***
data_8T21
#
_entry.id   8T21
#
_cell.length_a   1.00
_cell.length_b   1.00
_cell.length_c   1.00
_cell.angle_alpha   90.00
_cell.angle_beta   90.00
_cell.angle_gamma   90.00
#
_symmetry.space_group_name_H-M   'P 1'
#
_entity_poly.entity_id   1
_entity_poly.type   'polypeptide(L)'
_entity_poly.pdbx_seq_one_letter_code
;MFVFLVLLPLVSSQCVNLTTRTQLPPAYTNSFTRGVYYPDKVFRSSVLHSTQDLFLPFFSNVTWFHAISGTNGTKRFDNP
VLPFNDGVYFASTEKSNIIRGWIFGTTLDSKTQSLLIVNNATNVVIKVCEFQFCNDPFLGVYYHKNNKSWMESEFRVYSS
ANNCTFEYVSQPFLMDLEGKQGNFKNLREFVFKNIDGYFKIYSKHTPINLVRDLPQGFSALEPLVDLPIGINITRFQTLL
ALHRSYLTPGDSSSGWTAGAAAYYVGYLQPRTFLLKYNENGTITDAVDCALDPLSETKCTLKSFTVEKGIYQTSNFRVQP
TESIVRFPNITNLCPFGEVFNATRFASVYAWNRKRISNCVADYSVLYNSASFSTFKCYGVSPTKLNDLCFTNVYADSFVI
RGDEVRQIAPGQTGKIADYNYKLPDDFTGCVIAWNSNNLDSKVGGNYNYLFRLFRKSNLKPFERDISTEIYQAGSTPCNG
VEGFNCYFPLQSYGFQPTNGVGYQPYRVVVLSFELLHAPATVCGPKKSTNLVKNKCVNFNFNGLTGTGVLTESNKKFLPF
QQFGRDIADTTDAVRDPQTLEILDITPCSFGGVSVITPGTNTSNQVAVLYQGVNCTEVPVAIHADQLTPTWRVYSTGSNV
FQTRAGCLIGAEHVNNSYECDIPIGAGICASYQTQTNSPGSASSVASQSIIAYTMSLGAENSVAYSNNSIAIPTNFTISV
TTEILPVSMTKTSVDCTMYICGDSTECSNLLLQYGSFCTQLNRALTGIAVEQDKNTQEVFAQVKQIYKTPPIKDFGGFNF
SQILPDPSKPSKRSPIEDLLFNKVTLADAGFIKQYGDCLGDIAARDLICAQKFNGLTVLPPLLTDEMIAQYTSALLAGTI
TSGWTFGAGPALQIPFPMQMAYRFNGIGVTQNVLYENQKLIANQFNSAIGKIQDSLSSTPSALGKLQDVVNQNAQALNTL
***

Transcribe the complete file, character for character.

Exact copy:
data_8T21
#
_entry.id   8T21
#
_cell.length_a   1.00
_cell.length_b   1.00
_cell.length_c   1.00
_cell.angle_alpha   90.00
_cell.angle_beta   90.00
_cell.angle_gamma   90.00
#
_symmetry.space_group_name_H-M   'P 1'
#
_entity_poly.entity_id   1
_entity_poly.type   'polypeptide(L)'
_entity_poly.pdbx_seq_one_letter_code
;MFVFLVLLPLVSSQCVNLTTRTQLPPAYTNSFTRGVYYPDKVFRSSVLHSTQDLFLPFFSNVTWFHAISGTNGTKRFDNP
VLPFNDGVYFASTEKSNIIRGWIFGTTLDSKTQSLLIVNNATNVVIKVCEFQFCNDPFLGVYYHKNNKSWMESEFRVYSS
ANNCTFEYVSQPFLMDLEGKQGNFKNLREFVFKNIDGYFKIYSKHTPINLVRDLPQGFSALEPLVDLPIGINITRFQTLL
ALHRSYLTPGDSSSGWTAGAAAYYVGYLQPRTFLLKYNENGTITDAVDCALDPLSETKCTLKSFTVEKGIYQTSNFRVQP
TESIVRFPNITNLCPFGEVFNATRFASVYAWNRKRISNCVADYSVLYNSASFSTFKCYGVSPTKLNDLCFTNVYADSFVI
RGDEVRQIAPGQTGKIADYNYKLPDDFTGCVIAWNSNNLDSKVGGNYNYLFRLFRKSNLKPFERDISTEIYQAGSTPCNG
VEGFNCYFPLQSYGFQPTNGVGYQPYRVVVLSFELLHAPATVCGPKKSTNLVKNKCVNFNFNGLTGTGVLTESNKKFLPF
QQFGRDIADTTDAVRDPQTLEILDITPCSFGGVSVITPGTNTSNQVAVLYQGVNCTEVPVAIHADQLTPTWRVYSTGSNV
FQTRAGCLIGAEHVNNSYECDIPIGAGICASYQTQTNSPGSASSVASQSIIAYTMSLGAENSVAYSNNSIAIPTNFTISV
TTEILPVSMTKTSVDCTMYICGDSTECSNLLLQYGSFCTQLNRALTGIAVEQDKNTQEVFAQVKQIYKTPPIKDFGGFNF
SQILPDPSKPSKRSPIEDLLFNKVTLADAGFIKQYGDCLGDIAARDLICAQKFNGLTVLPPLLTDEMIAQYTSALLAGTI
TSGWTFGAGPALQIPFPMQMAYRFNGIGVTQNVLYENQKLIANQFNSAIGKIQDSLSSTPSALGKLQDVVNQNAQALNTL